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Inductee Art McRae a model of consistency
Art McRae ended his varsity baseball coaching career at Ceres High School with a 4-2 win over visiting Bear Creek in May of 1996.

Bulldog players hoisted him in the air to celebrate his 550th victory.

"It wasn't something I was anticipating," he said. "It was a sense of pride."

On Sept. 14 at Phil de la Porte Gymnasium, McRae will be inducted into Ceres High's Hall of Fame. The Bulldogs' inaugural class includes former players (35), coaches (2) and teams (2). Art coached the 1990 baseball team that's being recognized as well.

"I just think it's an unbelievable honor," said McRae, who turns 74 on Sept. 4. "I didn't think I'd see it in my lifetime."

Art amassed a 550-427 record in 37 years. The Bulldogs won one section championship in three tries and nine conference titles. Ceres High placed second in league 10 times.

McRae missed just several games during his tenure, including one when his father passed away.

"It's something I enjoyed doing," said McRae, who was 24 when he took over Ceres High's baseball program. "I was pretty fortunate to have a lot of great athletes. We were very competitive. I also have to give credit to George Costa (longtime youth baseball coach in Ceres who passed away in January )."

McRae singled out more than one team when asked to select his greatest.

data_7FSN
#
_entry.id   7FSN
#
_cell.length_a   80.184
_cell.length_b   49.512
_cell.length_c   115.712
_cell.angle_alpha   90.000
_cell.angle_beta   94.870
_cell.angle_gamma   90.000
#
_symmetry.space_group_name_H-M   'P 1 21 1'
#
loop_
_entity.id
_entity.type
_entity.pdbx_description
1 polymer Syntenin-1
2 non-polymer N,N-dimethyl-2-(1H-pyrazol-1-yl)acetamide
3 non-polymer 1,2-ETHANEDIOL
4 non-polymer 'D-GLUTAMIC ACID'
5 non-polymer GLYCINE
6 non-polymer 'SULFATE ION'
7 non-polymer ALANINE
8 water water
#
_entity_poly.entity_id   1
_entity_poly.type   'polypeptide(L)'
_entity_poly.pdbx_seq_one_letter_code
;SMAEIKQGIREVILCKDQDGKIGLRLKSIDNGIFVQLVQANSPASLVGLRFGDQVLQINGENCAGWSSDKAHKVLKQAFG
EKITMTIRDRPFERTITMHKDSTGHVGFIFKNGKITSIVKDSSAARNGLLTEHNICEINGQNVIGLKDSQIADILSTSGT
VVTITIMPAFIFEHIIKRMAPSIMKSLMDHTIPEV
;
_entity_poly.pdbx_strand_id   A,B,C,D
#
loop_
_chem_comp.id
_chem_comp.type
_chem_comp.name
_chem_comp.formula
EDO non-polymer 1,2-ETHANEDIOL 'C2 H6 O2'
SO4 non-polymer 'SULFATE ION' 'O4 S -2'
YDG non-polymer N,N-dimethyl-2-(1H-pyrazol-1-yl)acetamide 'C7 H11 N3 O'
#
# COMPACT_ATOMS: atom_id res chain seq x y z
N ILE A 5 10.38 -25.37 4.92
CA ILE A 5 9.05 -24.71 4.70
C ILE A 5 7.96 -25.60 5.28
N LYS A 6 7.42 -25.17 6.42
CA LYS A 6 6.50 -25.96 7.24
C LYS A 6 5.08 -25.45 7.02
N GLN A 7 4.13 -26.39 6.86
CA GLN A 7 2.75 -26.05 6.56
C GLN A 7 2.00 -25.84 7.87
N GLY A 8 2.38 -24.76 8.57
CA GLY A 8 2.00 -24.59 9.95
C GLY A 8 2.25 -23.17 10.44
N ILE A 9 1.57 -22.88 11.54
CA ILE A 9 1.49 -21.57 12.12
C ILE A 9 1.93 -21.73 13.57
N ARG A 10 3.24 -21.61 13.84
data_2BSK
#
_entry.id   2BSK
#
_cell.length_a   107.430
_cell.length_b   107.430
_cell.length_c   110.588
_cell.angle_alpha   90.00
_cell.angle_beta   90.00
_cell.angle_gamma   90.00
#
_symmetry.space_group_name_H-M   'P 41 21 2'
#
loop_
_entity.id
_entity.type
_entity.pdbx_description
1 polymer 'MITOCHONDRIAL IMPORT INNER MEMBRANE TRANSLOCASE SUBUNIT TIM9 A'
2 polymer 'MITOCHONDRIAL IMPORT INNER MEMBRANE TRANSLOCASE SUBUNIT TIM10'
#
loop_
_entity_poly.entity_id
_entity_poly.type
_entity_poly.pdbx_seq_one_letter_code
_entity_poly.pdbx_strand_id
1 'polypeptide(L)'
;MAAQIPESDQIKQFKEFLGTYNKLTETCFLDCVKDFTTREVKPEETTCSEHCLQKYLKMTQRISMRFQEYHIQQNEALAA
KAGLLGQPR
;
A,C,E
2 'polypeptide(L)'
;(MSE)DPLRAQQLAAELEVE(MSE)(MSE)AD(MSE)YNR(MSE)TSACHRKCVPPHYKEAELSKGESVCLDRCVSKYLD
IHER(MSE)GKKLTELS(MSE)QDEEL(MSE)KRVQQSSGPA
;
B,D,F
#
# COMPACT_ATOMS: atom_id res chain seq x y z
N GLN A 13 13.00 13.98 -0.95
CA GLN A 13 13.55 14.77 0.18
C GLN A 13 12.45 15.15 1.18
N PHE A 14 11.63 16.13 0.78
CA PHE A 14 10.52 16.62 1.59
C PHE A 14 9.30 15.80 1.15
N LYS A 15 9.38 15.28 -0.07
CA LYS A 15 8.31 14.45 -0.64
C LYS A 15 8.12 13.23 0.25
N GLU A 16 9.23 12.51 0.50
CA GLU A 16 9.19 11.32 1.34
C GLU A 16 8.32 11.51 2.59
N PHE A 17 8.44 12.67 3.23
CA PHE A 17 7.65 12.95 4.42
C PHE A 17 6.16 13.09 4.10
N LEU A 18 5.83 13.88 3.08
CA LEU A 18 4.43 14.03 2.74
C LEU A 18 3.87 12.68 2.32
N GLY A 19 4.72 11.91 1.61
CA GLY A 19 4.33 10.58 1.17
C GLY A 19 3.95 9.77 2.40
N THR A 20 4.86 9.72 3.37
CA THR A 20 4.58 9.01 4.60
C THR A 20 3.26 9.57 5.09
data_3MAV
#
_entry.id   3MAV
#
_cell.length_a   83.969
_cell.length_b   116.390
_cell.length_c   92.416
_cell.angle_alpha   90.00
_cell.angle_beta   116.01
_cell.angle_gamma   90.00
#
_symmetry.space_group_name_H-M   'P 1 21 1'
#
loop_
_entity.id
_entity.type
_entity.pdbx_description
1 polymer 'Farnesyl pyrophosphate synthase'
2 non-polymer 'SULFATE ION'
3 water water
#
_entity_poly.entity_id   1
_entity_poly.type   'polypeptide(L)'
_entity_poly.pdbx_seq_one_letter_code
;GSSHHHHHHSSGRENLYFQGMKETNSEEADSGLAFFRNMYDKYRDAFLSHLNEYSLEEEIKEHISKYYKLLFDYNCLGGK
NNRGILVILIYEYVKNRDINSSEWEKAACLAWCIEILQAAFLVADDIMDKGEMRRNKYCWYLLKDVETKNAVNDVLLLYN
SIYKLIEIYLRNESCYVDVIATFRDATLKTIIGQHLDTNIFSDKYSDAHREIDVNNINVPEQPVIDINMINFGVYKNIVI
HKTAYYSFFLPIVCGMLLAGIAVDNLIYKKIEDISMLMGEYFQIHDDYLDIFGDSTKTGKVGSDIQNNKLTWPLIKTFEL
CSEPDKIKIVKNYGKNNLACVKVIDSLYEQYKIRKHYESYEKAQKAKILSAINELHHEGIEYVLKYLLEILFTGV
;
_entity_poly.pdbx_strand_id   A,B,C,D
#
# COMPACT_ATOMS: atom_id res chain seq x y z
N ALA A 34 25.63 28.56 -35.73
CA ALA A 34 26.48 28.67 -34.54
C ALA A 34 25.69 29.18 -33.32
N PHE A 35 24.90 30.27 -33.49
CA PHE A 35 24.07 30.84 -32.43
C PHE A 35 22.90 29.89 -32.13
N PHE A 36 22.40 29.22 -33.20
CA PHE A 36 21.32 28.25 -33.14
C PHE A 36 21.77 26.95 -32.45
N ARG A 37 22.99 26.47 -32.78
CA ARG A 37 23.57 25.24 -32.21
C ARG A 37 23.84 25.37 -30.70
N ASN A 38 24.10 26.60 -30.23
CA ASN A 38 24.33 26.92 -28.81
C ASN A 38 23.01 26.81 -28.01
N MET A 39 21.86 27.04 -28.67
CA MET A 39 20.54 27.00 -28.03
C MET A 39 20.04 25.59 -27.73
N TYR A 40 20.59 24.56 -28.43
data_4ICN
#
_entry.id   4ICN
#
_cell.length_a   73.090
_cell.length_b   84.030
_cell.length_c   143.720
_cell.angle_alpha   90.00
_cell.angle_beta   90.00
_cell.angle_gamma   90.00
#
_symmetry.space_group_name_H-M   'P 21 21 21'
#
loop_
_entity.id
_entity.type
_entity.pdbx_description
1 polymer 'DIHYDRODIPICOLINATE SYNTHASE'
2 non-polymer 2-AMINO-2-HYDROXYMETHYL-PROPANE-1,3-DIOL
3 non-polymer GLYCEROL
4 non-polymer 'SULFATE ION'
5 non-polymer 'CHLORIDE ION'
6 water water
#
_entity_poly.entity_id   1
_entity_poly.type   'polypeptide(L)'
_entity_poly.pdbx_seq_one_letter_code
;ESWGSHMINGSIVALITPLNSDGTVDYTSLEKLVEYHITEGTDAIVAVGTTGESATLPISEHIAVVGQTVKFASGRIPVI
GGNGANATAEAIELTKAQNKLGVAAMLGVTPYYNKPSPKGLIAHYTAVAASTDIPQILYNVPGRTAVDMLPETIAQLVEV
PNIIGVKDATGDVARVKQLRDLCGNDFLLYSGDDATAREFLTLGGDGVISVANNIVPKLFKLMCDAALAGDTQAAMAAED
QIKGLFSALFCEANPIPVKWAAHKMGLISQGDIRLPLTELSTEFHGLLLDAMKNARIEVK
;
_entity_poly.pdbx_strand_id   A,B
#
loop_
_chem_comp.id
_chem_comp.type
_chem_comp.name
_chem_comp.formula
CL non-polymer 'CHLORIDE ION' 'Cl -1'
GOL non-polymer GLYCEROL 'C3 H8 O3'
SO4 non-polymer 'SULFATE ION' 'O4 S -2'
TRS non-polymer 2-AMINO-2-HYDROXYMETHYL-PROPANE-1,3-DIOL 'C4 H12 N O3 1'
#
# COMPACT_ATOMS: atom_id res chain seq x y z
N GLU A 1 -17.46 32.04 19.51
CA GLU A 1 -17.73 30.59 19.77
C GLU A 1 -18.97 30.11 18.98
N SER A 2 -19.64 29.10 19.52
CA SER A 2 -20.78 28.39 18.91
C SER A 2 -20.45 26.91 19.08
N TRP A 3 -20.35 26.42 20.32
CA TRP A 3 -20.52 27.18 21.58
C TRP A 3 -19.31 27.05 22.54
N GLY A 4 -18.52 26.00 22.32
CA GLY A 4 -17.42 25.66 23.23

Ceres High won the Sac-Joaquin Section Division II crown, finished first in the Valley Oak League and amassed a program-record 24 victories in 1990. The Bulldogs sustained just seven losses.

Ceres finished as runner-up in the section playoffs and claimed conference titles in 1985 (20-13) and 1984 (19-17).

"We had a good run in 1968 (18-5), 1969 (19-6) and 1970 (17-5) too," McRae said. The Bulldogs went 54-16, won two league championships (1968, 1969) and placed second once over those three seasons.

Sac-Joaquin Section baseball playoffs didn't begin until the mid-1970s.

Five of McRae's players signed contracts with Major League Baseball teams, including Dick Davey (Giants), Osvaldo Bertolotti (Red Sox), Fulvio Bertolotti (Cardinals), Dave Murphy (Athletics) and Rick Arnold (Reds).

"When I went to play pro ball, I knew more than the other kids because of what Art McRae taught me," said Osvaldo Bertolotti, who spent three seasons in Boston's minor-league farm system. "He's the best coach I ever had. I loved playing for him. He was a perfectionist. He preached fundamentals everyday."

"The biggest thing was his commitment," said Chris Howard, a standout pitcher on McRae's 1990 section title squad. "He really tried to get the most out of his players. He wanted you to become a better person."

McRae made sure all of his players understood it was a privilege to put on a Bulldog uniform.

Foul language wasn't tolerated.

"We always had to have a clean dugout, our shirts tucked in and our hats on the right way," Chris said. "He discouraged us to talk back to umpires. It was a gentleman's game. That's the way he expected us to play."

Added Osvaldo: "Everybody respected him."

The Bulldogs' varsity baseball field was named in honor of McRae in 2004.

Besides coaching, Art taught science for 35 years (1959-1994) at Ceres High School. He's presently a substitute for Ceres Unified School District.

McRae and Donna, his wife of 45 years, still reside in Ceres. She backed his passion for baseball.

"She was very supportive," Art said.